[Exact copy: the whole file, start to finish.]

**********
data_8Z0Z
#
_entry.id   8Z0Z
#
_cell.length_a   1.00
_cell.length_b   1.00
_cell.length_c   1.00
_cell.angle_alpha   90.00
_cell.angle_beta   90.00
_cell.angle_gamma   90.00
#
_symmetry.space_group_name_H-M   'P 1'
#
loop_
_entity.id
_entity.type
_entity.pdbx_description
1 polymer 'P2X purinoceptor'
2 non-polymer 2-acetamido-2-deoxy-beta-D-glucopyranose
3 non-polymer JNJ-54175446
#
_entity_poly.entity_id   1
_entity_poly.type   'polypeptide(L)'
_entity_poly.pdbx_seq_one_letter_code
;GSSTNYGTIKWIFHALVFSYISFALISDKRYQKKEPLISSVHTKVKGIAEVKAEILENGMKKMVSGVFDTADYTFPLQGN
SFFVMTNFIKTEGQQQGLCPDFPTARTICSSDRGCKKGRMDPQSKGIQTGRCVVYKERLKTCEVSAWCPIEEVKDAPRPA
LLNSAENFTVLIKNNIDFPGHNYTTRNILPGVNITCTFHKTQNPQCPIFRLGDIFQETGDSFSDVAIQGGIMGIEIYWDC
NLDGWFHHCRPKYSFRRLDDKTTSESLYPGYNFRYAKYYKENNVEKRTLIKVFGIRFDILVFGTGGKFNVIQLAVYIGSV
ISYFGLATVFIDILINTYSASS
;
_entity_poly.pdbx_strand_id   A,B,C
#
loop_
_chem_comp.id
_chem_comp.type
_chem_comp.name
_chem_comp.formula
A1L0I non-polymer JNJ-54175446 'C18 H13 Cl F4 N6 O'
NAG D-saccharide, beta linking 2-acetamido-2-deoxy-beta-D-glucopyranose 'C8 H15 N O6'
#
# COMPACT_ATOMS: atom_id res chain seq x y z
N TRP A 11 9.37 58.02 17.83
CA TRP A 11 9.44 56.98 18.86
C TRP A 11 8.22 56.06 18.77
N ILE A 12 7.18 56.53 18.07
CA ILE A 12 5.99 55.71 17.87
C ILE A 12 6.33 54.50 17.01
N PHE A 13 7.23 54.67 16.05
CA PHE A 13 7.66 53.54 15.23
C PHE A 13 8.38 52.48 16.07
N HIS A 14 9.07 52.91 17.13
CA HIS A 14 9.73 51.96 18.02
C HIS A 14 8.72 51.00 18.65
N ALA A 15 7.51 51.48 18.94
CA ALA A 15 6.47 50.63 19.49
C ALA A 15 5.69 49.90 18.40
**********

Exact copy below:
data_8Z0Z
#
_entry.id   8Z0Z
#
_cell.length_a   1.00
_cell.length_b   1.00
_cell.length_c   1.00
_cell.angle_alpha   90.00
_cell.angle_beta   90.00
_cell.angle_gamma   90.00
#
_symmetry.space_group_name_H-M   'P 1'
#
loop_
_entity.id
_entity.type
_entity.pdbx_description
1 polymer 'P2X purinoceptor'
2 non-polymer 2-acetamido-2-deoxy-beta-D-glucopyranose
3 non-polymer JNJ-54175446
#
_entity_poly.entity_id   1
_entity_poly.type   'polypeptide(L)'
_entity_poly.pdbx_seq_one_letter_code
;GSSTNYGTIKWIFHALVFSYISFALISDKRYQKKEPLISSVHTKVKGIAEVKAEILENGMKKMVSGVFDTADYTFPLQGN
SFFVMTNFIKTEGQQQGLCPDFPTARTICSSDRGCKKGRMDPQSKGIQTGRCVVYKERLKTCEVSAWCPIEEVKDAPRPA
LLNSAENFTVLIKNNIDFPGHNYTTRNILPGVNITCTFHKTQNPQCPIFRLGDIFQETGDSFSDVAIQGGIMGIEIYWDC
NLDGWFHHCRPKYSFRRLDDKTTSESLYPGYNFRYAKYYKENNVEKRTLIKVFGIRFDILVFGTGGKFNVIQLAVYIGSV
ISYFGLATVFIDILINTYSASS
;
_entity_poly.pdbx_strand_id   A,B,C
#
loop_
_chem_comp.id
_chem_comp.type
_chem_comp.name
_chem_comp.formula
A1L0I non-polymer JNJ-54175446 'C18 H13 Cl F4 N6 O'
NAG D-saccharide, beta linking 2-acetamido-2-deoxy-beta-D-glucopyranose 'C8 H15 N O6'
#
# COMPACT_ATOMS: atom_id res chain seq x y z
N TRP A 11 9.37 58.02 17.83
CA TRP A 11 9.44 56.98 18.86
C TRP A 11 8.22 56.06 18.77
N ILE A 12 7.18 56.53 18.07
CA ILE A 12 5.99 55.71 17.87
C ILE A 12 6.33 54.50 17.01
N PHE A 13 7.23 54.67 16.05
CA PHE A 13 7.66 53.54 15.23
C PHE A 13 8.38 52.48 16.07
N HIS A 14 9.07 52.91 17.13
CA HIS A 14 9.73 51.96 18.02
C HIS A 14 8.72 51.00 18.65
N ALA A 15 7.51 51.48 18.94
CA ALA A 15 6.47 50.63 19.49
C ALA A 15 5.69 49.90 18.40